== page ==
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Oleg Vassiliev: Paintings 1967-2012

Event Details

Oleg Vassiliev: Paintings 1967-2012

Time: November 25, 2013 at 10am to December 21, 2013 at 4pm
Location: Mayfair
Street: 49 Albemarle Street
City/Town: London
Website or Map: http://www.faggionato.com/
Phone: 442074097979
Event Type: exhibition
Organized By: Faggionato Gallery
Latest Activity: Dec 3, 2013

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Event Description

Faggionato Gallery is delighted to present a retrospective exhibition of paintings by Oleg Vassiliev, stretching from 1967 up to the last works created before his recent death in January 2013. The exhibition includes a number of never before exhibited works, such as Lusja with Tulips (1967) and The Aisle (2004).

Following on from Faggionato’s solo exhibition of work by the artist in 2008 – his first major solo show in London – this retrospective broadens the scope to include some of the artist’s final works.

Widely known as one of the leading figures of the Soviet Non-Conformist Art Movement (the “unofficial” Russian Art Movement) originating in the late 1960s, Vassiliev is regarded as one of the most significant Russian artists of his generation, alongside his friends and contemporaries Erik Bulatov and Ilya Kabakov.


Vassiliev’s artistic visions were in constant opposition to the ideologies of State-endorsed Socialist Realism. Instead, Vassiliev’s paintings have been known for their inimitable quality of uniting the formalist innovations of the early 20th Century Russian avant-garde with the humanity, lyricism and realism characteristic of Russian painting of the 19th Century. In essence, what Vassiliev did was to return to the image a visual narrative – his paintings communicate impressions, memories and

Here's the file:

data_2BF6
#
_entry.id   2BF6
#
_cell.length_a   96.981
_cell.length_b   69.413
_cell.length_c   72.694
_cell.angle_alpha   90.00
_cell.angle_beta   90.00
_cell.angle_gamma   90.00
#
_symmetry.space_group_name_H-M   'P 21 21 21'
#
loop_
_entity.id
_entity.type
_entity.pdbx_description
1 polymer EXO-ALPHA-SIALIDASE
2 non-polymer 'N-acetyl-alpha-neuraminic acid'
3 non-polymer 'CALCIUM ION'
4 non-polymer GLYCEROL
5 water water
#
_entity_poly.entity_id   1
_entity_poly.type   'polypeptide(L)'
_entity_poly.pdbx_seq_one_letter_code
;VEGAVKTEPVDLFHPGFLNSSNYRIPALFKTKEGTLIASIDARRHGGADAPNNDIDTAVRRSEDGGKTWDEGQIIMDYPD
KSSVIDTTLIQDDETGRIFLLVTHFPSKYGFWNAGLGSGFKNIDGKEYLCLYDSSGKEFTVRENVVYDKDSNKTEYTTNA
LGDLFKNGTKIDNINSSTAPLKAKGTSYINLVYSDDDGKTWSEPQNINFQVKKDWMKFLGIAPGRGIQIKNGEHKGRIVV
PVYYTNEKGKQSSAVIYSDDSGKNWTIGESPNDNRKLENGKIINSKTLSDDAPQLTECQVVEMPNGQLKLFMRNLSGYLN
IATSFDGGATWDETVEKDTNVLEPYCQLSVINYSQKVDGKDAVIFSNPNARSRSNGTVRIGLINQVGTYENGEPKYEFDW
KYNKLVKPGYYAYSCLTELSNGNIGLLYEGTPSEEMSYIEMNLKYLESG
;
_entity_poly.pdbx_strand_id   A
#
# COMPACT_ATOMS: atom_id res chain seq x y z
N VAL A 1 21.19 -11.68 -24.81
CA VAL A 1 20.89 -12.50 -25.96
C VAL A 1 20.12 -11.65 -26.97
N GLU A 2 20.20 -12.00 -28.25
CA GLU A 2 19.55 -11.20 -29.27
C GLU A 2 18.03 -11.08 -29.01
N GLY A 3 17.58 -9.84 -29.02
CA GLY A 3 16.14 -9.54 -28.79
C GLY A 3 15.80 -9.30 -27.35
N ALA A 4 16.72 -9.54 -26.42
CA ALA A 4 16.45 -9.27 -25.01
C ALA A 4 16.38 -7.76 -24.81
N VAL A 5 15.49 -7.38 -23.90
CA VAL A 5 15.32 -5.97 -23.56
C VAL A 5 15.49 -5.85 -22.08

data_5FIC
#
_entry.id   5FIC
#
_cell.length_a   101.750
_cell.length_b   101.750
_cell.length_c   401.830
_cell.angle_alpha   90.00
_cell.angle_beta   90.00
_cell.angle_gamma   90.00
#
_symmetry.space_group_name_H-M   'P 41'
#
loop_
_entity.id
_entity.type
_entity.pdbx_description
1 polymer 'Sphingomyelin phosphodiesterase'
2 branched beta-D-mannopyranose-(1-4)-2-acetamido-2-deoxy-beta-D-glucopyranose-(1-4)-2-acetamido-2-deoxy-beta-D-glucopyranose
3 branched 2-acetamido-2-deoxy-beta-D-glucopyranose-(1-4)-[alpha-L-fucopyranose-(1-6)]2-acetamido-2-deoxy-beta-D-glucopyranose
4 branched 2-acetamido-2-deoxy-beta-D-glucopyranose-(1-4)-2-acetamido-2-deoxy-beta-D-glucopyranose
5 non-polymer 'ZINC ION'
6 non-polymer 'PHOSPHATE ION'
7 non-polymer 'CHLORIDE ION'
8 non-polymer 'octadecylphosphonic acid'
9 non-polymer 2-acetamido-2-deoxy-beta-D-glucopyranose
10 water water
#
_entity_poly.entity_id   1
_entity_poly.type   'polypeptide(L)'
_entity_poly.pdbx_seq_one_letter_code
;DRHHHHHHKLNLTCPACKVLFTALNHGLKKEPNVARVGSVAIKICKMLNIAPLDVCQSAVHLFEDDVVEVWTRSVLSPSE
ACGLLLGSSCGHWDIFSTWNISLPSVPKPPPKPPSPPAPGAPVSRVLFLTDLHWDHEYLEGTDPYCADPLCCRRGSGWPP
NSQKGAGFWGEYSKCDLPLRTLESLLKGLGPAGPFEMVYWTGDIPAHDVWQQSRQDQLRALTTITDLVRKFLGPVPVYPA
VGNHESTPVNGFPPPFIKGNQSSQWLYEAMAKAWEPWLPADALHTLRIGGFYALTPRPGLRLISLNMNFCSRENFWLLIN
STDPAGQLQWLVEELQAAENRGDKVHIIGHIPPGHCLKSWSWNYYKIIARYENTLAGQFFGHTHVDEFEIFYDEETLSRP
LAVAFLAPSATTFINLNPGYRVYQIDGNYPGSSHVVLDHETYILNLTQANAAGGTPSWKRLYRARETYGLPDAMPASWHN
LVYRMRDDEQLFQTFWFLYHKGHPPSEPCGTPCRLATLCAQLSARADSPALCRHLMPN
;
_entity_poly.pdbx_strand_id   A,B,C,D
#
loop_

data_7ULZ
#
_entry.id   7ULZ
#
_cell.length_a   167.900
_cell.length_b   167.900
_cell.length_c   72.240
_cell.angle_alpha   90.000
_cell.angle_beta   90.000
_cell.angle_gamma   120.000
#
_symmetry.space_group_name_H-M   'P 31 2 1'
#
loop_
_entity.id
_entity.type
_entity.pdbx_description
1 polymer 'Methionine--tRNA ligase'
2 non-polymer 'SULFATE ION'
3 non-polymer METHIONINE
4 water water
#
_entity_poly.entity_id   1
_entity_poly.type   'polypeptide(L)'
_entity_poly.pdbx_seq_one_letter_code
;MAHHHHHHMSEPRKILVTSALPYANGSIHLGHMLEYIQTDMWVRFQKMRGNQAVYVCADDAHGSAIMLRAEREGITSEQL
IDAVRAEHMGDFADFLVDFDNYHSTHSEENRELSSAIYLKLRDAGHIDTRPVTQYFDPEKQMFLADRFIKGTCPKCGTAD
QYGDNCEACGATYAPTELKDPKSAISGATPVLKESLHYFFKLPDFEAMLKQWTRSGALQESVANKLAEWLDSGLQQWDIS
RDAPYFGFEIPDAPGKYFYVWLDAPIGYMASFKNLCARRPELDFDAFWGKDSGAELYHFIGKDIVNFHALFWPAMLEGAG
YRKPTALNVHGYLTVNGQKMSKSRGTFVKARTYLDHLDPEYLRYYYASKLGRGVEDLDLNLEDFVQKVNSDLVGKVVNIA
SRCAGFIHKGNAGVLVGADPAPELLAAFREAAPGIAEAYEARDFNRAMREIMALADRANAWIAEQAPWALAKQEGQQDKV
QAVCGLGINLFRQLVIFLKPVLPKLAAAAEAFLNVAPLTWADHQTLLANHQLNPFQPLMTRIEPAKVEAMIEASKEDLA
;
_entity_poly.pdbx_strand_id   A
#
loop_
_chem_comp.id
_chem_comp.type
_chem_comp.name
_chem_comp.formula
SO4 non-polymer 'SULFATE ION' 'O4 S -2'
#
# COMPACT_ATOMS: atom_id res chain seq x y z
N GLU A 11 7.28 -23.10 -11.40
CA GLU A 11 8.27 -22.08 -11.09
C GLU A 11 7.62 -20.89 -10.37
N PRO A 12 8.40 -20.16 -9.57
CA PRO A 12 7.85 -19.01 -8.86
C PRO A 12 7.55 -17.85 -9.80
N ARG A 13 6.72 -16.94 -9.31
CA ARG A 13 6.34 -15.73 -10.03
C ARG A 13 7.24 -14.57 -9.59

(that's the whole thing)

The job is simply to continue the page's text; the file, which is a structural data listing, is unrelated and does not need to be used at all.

recollections through an exploration of light and space.

By extracting, elevating and transforming a personal, intimate selection of visual images from both past and present, Vassiliev captures something more universal, something common to all human memory. In pictorial form, the artist creates an analogy of the very process by which memories become incorporated into the mind’s consciousness; the viewer sees memory as a landscape: “Memory is capricious in its choice of subjects. Often, one recalls something quite unimportant; at first glance, it seems incomprehensible why memory retains some things and lets others go. Apparently, it is not a matter of the event or the object. Most likely, these latter have been preserved in an incidental way, immersed in the stream of light that saturates the past. That light is the very essence of remembrance. … The deeper one delves into the past, the more powerful the stream of light. And somewhere over there, beyond
the boundaries of the discernable, it turns into a river of golden light. In that river my life drowns, and everything that was before lives.” Oleg Vassiliev, On Memory, May 1980

The earliest work in the exhibition, Lusja with Tulips (1967), notably depicts a friend of the family, but is also significant in the integration of “spacial” (spectral) constructs – the human figure and still life. Painted twenty years previous to the other works exhibited, Lusja with Tulips demonstrates Vassiliev’s stylistic fusion of realism and abstraction.

The evolution of this idea is evident in – and intrinsic to – works created later in the artist’s life. Space and Landscape is a powerful example, combining themes of consciousness – symbolized in landscape, horizon and the road motif – with those of memory – visible in the form of the silver birch, a key symbol in Russian art and mythology and one recurrent in many of his works. In these “Space and Light” paintings, we see a crystallizing of a complex notion central to Vassiliev’s practice: that of “the light of consciousness”.


“To me, the visible and tangible world is more a thing of remembrance than of perception of reality. The present is saturated with the past as a live sponge is saturated with water. Through the workings of memory, light comes from the past and illuminates, snatches out of the dark that which is not of this moment.” Oleg Vassiliev, On Memory

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